Marx Underscores Healthcare, Choice, Affordability in Run to Replace Formica

Martha Marx is running for state senate in the 20th district (Marx campaign)


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In her third run for the 20th district state senate seat, Democrat Martha Marx is competing against Republican Jerry Labriola Jr. In the last two elections she was narrowly defeated by Republican Paul Formica, who did not run for re-election this year. The district includes Bozrah, East Lyme, Montville, New London, Old Lyme, Old Saybrook, Salem, and Waterford.

Marx is a city councilor in New London in her second term and serves as chair of the council Public Welfare Committee. She is a career visiting nurse and is president of her union, AFT Local 5119 VNA SC Registered Nurses and Home Health Aides. She is endorsed by the Working Families Party. 

Marx is a lifelong resident of the 20th district. She told CT Examiner that she will be a voice in Hartford for the working class people in the district especially on healthcare issues. She emphasized the importance of defending reproductive rights, increasing affordable housing, and passing a public healthcare option.

This interview has been edited and condensed for clarity. 

CTex: What are the main points of your platform? What are your key goals?

MARX: From the very beginning, it’s been a very grassroots platform for me. I got into politics because as a nurse for 38 years — especially as a visiting nurse — I saw how our public policy and healthcare policy work and how they don’t work. It got very frustrating to be caring for people and seeing that their needs weren’t being met, so that has always been my number one goal of why I decided to get into politics. 

I have a strong voice. I’m a very good negotiator, a very good listener. I know the people of the 20th district very well – that’s why I’m running for my third time. I wouldn’t be running again if I didn’t truly want to be up in Hartford. It’s not easy to run for office. What I hope to do when I get there is to help the working class people of the 20th district. I feel we don’t always have a voice up in Hartford and it’s getting more and more difficult for many people, especially the working poor. I also want to continue to improve health care because it needs a lot of improvements.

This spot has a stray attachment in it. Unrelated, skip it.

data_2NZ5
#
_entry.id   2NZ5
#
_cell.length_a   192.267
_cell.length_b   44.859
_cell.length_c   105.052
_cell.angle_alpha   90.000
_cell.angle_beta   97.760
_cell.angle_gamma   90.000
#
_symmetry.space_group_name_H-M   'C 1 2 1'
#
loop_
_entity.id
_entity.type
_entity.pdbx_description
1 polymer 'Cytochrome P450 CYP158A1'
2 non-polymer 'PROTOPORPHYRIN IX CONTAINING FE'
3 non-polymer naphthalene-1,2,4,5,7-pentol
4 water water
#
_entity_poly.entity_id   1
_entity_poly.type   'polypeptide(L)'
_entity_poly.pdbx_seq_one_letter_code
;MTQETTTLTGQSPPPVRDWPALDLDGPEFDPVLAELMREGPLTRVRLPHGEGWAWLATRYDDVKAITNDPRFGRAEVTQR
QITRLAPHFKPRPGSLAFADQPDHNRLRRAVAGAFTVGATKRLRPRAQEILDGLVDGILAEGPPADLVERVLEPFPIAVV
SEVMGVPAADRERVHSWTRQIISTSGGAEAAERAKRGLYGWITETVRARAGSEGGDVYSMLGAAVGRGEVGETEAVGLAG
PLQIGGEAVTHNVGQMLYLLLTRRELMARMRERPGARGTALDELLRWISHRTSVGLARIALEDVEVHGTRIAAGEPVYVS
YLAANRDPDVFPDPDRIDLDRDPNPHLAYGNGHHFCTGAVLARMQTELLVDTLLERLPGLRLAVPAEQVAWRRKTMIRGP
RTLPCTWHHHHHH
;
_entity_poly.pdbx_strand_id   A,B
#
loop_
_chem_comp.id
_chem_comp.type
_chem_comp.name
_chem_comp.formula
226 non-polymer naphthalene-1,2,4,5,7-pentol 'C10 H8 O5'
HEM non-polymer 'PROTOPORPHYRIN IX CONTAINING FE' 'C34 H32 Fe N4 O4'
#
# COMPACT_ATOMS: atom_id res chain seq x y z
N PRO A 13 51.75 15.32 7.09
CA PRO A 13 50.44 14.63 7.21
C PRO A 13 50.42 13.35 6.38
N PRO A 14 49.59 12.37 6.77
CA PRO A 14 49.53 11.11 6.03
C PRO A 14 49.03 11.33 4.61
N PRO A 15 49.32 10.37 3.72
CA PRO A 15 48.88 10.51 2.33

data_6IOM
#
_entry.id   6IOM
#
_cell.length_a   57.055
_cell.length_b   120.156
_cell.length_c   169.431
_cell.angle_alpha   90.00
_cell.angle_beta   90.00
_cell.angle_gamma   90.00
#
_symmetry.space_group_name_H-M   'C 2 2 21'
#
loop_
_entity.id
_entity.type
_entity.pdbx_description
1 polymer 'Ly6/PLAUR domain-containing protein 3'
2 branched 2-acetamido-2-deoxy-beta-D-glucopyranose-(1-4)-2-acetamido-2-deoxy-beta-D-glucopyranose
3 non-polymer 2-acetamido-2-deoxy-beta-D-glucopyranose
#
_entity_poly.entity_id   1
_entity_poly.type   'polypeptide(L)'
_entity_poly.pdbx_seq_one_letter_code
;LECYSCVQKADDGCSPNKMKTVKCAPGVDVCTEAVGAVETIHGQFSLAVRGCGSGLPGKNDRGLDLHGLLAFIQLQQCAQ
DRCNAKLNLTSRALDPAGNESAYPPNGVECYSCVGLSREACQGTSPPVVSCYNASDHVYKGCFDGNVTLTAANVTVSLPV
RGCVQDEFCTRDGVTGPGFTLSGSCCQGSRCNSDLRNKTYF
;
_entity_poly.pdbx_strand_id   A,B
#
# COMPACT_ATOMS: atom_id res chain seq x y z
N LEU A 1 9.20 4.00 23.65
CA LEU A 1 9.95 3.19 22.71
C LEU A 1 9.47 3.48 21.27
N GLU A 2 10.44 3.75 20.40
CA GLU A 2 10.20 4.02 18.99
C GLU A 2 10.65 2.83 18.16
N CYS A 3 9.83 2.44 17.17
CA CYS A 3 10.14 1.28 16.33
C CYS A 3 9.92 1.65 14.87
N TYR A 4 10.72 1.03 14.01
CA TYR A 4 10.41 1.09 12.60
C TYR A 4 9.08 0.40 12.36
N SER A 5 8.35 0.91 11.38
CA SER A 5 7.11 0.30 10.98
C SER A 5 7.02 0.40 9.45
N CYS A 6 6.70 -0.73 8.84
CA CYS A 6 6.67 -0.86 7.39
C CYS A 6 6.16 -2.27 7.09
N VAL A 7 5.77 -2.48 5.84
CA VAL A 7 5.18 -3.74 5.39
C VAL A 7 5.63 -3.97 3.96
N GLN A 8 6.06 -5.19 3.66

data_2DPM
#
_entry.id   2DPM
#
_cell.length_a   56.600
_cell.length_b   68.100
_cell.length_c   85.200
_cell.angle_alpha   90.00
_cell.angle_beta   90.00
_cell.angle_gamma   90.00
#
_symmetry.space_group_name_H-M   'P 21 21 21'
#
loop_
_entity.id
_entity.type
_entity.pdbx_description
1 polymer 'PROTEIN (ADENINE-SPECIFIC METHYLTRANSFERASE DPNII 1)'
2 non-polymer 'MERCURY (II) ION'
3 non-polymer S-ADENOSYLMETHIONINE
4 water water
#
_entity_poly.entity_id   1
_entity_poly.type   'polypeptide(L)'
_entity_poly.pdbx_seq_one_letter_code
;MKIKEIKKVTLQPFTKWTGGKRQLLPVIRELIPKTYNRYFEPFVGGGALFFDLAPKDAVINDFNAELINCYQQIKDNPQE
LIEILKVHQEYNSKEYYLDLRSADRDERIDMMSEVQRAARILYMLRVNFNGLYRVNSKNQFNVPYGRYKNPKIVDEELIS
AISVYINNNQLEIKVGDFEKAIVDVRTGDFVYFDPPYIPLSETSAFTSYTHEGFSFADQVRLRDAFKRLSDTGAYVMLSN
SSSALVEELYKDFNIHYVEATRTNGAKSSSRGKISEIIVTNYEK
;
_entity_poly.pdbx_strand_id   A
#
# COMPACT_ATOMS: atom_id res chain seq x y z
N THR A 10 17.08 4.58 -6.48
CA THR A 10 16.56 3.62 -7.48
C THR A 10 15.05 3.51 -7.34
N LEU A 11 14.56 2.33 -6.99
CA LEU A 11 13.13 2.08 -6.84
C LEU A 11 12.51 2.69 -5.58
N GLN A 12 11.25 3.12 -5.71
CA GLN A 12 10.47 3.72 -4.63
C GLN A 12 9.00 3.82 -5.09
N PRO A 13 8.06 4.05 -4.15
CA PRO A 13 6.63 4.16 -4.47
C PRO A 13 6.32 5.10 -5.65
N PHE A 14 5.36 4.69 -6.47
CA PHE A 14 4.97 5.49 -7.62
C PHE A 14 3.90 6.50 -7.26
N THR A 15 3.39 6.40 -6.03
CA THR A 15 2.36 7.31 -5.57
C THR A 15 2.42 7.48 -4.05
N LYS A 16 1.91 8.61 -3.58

CTex: Where do you see yourself in today’s Democratic party?

MARX: I see myself as a Working Families Democrat. I am running for office because I truly care about working people. I care about the people that are doing construction, driving our buses, teaching our children, keeping our towns and state safe, putting out fires, caring for the elderly in their homes — those are the constituents that I truly feel need in a louder voice in Hartford. I’m also an empathetic Democrat. Empathy is lost in this world with many people in politics. It’s what I do every day of my life and it’s what I really plan to take up to Hartford,

CTex: Describe your background, what are your qualifications? What brought you to politics?

MARX: My background is that I’ve lived in the 20th district for almost all of my 59 years – UCONN for four years, then New York and Boston each for a year and then came back. Raised my four children in New London, grew up in Waterford, so I know the 20th district. I’ll make 150 phone calls and I know at least 10% of them no matter which town I am calling. I know what street they live on and what the houses look like. I know the history of every town in the 20th district – it’s very important for your state senator to know what your district is and who the people in your district are. 

I feel that I am more than qualified. I actually sit with people every day and hear what their needs are. I have negotiated at least five contracts with my union, very good contracts. I’m a very tenacious negotiator, but you do have to reach to the other side and listen to the other side. What makes excellent contracts is when both parties walk away and are happy — that’s what has to happen more up in Hartford.